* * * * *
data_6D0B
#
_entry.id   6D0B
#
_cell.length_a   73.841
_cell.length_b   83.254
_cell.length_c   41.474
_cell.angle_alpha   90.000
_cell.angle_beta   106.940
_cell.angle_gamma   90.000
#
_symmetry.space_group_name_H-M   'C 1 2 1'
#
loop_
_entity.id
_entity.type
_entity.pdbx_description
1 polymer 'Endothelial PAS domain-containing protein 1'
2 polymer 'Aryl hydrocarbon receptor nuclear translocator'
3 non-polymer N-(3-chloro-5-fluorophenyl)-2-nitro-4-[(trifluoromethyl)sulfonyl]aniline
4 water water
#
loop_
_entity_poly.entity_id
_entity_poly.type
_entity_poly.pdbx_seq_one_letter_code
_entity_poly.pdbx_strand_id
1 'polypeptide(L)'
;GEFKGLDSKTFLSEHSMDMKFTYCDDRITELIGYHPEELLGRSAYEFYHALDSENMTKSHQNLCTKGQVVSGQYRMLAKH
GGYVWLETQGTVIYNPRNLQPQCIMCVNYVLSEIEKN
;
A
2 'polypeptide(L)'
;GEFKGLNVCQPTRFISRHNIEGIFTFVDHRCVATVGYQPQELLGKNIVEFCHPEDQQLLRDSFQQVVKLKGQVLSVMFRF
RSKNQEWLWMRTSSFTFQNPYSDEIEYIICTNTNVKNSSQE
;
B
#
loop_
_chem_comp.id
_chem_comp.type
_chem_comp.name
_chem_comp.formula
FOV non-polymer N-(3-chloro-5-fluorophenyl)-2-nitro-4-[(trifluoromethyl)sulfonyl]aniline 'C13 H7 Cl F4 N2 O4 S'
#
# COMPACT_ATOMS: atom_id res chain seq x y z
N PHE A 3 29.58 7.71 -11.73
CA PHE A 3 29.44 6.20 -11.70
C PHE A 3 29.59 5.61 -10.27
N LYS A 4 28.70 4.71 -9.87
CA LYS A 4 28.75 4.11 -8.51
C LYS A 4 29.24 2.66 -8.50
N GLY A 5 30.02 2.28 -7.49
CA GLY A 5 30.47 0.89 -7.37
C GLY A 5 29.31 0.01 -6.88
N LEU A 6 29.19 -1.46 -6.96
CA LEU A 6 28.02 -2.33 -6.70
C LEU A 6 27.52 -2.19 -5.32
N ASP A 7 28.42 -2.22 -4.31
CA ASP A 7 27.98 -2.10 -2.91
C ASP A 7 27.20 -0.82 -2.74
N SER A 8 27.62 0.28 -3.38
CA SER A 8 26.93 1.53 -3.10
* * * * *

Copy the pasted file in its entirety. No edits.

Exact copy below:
data_6D0B
#
_entry.id   6D0B
#
_cell.length_a   73.841
_cell.length_b   83.254
_cell.length_c   41.474
_cell.angle_alpha   90.000
_cell.angle_beta   106.940
_cell.angle_gamma   90.000
#
_symmetry.space_group_name_H-M   'C 1 2 1'
#
loop_
_entity.id
_entity.type
_entity.pdbx_description
1 polymer 'Endothelial PAS domain-containing protein 1'
2 polymer 'Aryl hydrocarbon receptor nuclear translocator'
3 non-polymer N-(3-chloro-5-fluorophenyl)-2-nitro-4-[(trifluoromethyl)sulfonyl]aniline
4 water water
#
loop_
_entity_poly.entity_id
_entity_poly.type
_entity_poly.pdbx_seq_one_letter_code
_entity_poly.pdbx_strand_id
1 'polypeptide(L)'
;GEFKGLDSKTFLSEHSMDMKFTYCDDRITELIGYHPEELLGRSAYEFYHALDSENMTKSHQNLCTKGQVVSGQYRMLAKH
GGYVWLETQGTVIYNPRNLQPQCIMCVNYVLSEIEKN
;
A
2 'polypeptide(L)'
;GEFKGLNVCQPTRFISRHNIEGIFTFVDHRCVATVGYQPQELLGKNIVEFCHPEDQQLLRDSFQQVVKLKGQVLSVMFRF
RSKNQEWLWMRTSSFTFQNPYSDEIEYIICTNTNVKNSSQE
;
B
#
loop_
_chem_comp.id
_chem_comp.type
_chem_comp.name
_chem_comp.formula
FOV non-polymer N-(3-chloro-5-fluorophenyl)-2-nitro-4-[(trifluoromethyl)sulfonyl]aniline 'C13 H7 Cl F4 N2 O4 S'
#
# COMPACT_ATOMS: atom_id res chain seq x y z
N PHE A 3 29.58 7.71 -11.73
CA PHE A 3 29.44 6.20 -11.70
C PHE A 3 29.59 5.61 -10.27
N LYS A 4 28.70 4.71 -9.87
CA LYS A 4 28.75 4.11 -8.51
C LYS A 4 29.24 2.66 -8.50
N GLY A 5 30.02 2.28 -7.49
CA GLY A 5 30.47 0.89 -7.37
C GLY A 5 29.31 0.01 -6.88
N LEU A 6 29.19 -1.46 -6.96
CA LEU A 6 28.02 -2.33 -6.70
C LEU A 6 27.52 -2.19 -5.32
N ASP A 7 28.42 -2.22 -4.31
CA ASP A 7 27.98 -2.10 -2.91
C ASP A 7 27.20 -0.82 -2.74
N SER A 8 27.62 0.28 -3.38
CA SER A 8 26.93 1.53 -3.10